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Offline Ken S

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Re: Scandi grind - mystery revealed
« Reply #11 on: January 27, 2017, 09:46:05 am »
Thanks for pointing out Mekano and Merkur. My grandson is very involved with Lego robotics. M and M seem more durable and can provide (as seen in Jan's work) a practical alternative to machinist work.

Ken

Offline Jan

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Re: Scandi grind - mystery revealed
« Reply #12 on: January 27, 2017, 03:27:28 pm »
Ken, for kids Lego is much easier than Meccano or Merkur. My laser goniometer could be assembled from Lego Technic without any difficulties. A robotic hand could be designed and programed to measure the edge angle of simple grinded blades automatically.  :)

Jan

Offline Thomas at MORAKNIV

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Re: Scandi grind - mystery revealed
« Reply #13 on: February 01, 2017, 12:58:40 pm »
I guess there is some cunfusion regarding the grindings and the edges and I might be able to spread som light in this issue.
First, dont confuse ordinary "Scandi Grind" (used on 90% of our construction workers and outdoor knives) with "Scandi Grind Zero" (used on carving and whittling knives).
Ordinary Scandi Grind ALWAYS has a smal secondary bevel. In our factory we use different methods on different blades but the result is similar - to make the edge stronger, less voulnerable and get a better edge retention. This is the way we have been making knives for 126 years now so I think we can claim the right to tell what is what when it comes to our knives ;)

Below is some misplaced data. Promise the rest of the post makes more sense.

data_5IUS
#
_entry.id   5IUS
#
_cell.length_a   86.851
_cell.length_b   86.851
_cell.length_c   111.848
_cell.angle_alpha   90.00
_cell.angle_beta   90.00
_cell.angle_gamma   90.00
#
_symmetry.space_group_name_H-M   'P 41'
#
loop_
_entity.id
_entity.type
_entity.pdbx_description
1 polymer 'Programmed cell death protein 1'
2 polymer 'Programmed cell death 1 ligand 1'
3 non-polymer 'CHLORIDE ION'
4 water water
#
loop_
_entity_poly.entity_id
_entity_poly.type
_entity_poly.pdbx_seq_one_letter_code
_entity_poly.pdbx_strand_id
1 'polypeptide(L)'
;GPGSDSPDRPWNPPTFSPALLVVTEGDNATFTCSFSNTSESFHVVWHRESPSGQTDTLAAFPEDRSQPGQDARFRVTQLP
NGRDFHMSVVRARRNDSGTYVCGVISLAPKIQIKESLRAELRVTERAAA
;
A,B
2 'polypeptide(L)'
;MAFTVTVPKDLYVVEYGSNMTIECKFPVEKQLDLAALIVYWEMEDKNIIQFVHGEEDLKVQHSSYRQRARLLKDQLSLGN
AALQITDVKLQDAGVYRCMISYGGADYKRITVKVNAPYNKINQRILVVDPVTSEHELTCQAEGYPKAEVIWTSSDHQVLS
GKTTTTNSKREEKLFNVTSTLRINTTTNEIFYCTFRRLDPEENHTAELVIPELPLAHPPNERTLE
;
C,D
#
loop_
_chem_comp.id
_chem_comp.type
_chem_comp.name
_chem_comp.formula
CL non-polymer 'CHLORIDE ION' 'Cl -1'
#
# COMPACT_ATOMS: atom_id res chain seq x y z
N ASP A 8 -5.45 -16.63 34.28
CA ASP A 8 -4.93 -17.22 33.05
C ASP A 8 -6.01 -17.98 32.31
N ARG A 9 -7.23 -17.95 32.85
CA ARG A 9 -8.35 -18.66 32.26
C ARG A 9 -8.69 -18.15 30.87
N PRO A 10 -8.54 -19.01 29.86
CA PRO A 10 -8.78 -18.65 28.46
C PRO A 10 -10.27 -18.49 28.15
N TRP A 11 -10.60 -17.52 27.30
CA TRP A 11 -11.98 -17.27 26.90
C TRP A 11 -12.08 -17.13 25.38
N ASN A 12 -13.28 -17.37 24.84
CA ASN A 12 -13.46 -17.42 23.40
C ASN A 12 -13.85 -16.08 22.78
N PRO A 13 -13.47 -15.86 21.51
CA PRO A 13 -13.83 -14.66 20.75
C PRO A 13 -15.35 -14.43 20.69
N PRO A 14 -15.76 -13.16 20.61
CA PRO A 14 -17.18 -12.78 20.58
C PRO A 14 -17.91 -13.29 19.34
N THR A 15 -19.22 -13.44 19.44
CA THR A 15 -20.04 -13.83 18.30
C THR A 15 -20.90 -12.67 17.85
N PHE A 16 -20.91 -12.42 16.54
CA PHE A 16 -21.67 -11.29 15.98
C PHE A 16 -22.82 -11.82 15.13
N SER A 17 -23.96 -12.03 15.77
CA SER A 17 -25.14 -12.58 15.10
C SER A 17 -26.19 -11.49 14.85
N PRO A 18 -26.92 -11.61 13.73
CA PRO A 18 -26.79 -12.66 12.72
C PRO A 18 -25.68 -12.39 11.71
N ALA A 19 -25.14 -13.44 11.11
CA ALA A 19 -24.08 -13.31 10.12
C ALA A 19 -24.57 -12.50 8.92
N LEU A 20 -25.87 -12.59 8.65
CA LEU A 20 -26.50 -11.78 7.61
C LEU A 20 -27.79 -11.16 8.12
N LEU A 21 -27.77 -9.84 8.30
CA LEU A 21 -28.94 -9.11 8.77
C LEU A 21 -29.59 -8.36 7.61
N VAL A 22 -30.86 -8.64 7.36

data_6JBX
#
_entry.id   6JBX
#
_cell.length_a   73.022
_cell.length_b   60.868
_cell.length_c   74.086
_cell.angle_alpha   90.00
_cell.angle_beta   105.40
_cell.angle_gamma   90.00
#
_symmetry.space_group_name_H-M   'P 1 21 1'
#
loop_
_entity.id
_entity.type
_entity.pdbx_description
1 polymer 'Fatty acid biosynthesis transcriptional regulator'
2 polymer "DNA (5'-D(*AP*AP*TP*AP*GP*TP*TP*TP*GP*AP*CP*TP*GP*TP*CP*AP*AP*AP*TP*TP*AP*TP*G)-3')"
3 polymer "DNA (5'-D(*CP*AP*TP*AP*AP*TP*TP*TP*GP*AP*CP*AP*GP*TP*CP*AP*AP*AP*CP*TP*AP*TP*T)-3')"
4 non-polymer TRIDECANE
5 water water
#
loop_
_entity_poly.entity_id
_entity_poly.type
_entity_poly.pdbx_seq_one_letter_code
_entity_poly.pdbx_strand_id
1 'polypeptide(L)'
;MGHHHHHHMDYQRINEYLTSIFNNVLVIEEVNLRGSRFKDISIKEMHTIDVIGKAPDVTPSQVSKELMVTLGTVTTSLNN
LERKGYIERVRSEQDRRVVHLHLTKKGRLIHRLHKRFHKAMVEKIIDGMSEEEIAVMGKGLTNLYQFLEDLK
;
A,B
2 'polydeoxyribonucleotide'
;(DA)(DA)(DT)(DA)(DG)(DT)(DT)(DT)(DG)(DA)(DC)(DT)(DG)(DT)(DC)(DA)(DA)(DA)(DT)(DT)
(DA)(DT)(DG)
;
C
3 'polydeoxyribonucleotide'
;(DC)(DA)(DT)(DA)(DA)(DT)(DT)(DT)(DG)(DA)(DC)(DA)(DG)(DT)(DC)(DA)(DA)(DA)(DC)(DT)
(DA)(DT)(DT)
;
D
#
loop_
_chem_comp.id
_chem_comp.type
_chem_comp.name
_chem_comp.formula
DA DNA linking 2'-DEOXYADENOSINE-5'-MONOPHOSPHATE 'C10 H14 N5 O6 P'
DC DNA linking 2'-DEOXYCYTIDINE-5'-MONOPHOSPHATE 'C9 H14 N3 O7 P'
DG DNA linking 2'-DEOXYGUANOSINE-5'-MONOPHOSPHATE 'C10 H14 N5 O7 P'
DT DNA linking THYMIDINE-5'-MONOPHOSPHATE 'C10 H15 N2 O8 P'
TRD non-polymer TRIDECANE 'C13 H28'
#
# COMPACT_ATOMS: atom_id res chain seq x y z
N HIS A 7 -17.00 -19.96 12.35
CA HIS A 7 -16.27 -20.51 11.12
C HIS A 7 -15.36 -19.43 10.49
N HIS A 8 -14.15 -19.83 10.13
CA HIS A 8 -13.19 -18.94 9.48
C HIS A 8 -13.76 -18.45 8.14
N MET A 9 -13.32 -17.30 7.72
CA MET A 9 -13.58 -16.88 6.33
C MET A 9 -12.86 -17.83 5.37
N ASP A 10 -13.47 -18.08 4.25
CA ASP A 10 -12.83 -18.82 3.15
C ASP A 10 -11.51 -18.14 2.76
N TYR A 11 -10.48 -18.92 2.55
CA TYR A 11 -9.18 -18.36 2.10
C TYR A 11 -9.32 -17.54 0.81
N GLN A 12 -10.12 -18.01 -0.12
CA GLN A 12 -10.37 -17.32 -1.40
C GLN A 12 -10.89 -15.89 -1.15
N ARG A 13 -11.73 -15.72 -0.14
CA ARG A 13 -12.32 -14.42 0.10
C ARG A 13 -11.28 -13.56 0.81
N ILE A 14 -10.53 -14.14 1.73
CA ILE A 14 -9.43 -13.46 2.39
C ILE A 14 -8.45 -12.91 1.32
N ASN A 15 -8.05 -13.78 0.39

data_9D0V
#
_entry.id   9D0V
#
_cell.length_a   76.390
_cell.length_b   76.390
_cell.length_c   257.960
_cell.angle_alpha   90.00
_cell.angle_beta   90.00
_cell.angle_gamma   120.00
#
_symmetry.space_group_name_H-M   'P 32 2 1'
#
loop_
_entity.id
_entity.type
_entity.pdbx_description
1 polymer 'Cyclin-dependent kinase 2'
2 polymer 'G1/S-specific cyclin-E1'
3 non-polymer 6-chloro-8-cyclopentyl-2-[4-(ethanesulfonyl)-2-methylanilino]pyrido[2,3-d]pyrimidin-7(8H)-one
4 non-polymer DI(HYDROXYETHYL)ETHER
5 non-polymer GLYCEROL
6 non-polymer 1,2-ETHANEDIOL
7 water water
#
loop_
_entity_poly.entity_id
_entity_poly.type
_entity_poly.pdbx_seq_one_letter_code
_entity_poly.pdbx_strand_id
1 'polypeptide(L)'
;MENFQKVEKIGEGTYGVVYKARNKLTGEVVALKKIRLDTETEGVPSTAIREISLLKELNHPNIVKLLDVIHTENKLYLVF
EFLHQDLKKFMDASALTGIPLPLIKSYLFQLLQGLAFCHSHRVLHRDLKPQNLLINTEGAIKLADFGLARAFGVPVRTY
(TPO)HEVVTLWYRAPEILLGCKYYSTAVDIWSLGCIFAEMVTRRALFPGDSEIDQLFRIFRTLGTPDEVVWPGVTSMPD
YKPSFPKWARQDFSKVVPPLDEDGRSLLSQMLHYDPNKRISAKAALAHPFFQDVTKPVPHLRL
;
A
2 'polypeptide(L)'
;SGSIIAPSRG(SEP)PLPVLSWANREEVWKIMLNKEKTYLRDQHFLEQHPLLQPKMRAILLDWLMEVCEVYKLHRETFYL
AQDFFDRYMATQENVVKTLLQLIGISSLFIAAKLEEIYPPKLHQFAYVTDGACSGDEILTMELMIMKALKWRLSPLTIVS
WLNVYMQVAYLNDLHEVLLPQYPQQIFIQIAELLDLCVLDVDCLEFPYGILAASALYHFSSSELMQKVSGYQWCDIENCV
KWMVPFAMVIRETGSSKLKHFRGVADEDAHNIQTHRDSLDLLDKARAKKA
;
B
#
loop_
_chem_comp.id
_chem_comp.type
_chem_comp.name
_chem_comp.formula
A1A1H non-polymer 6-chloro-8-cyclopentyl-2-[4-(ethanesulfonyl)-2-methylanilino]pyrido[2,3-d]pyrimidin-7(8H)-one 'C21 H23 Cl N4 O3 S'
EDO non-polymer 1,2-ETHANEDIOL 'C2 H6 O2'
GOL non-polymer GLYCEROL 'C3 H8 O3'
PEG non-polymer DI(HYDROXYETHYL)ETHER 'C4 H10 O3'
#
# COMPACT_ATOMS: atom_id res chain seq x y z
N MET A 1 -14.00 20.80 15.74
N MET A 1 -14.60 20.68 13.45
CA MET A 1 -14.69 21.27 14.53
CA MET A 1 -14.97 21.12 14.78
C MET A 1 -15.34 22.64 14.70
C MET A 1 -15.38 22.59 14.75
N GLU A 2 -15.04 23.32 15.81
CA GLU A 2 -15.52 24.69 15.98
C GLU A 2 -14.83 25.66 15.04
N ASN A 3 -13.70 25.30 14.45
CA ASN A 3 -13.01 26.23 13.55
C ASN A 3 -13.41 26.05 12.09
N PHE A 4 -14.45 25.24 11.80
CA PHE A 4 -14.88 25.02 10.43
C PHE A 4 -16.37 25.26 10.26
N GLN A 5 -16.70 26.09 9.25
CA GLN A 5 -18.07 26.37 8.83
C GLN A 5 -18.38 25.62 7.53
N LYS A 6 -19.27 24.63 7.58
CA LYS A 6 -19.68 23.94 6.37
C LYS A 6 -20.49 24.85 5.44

This is the purpose of the leather wheel on your TORMEK grinder, like stroping, to deburr and create a sharp, strong and durable edge.

Some European, American and Asian knife manufacturers has a 1-5mm high "secondary bevel" and that is NOT Scandi Grind, even if the rest of the blade looks like it would be.

One more thing to keep in mind that often causes missunderstandings: Primary grinding = secondary bevel and secondary grinding = primary edge.
This is depending on point of view; from a production angle or from a user view.
/Thomas at MORAKNIV

Offline Jan

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Re: Scandi grind - mystery revealed
« Reply #14 on: February 01, 2017, 03:28:13 pm »
Thomas, welcome to the Tormek forum.  :)

Thank you very much for your terminological clarifications, especially the one concerning the Scandi grind. Sometimes it is for us not easy, because not all manufactures around the globe use the same terminology.

For us, knife sharpeners, it is important to know the factory angle of the secondary bevel. On your web pages you recommend: "You need to place the knife against the steel at the same angle that the very outer cutting edge has been ground to, and simultaneously pull the knife all the way at the same angle, from the hilt to the tip of the blade." But what is the angle of the very outer cutting edge? Are there some data sheets for specific models available?  :-\

Because the height of secondary bevels on some Morakniv knives is only 0.1 mm, the sharpener has no chance to estimate this angle and keep it equal to the factory grind. Not every sharpener has a measuring equipment described in this thread – microscope and laser goniometer.  ;)

As you know I have measured the height of the small secondary bevel on a new Morakniv Pro S knife and also estimated its bevel angle. I was very happy that you kindly assured me that my values were in principle in compliance with the factory grind parameters.

Morakniv knives I have chosen for testing because they are relatively widespread and popular in this market. The goal of this thread was to help other sharpeners to sharpen Morakniv blades with Scandi grind correctly.   :)

We would highly appreciate a small table with primary and secondary bevel angles for typical Morakniv knives.

Jan
« Last Edit: February 02, 2017, 10:49:23 pm by Jan »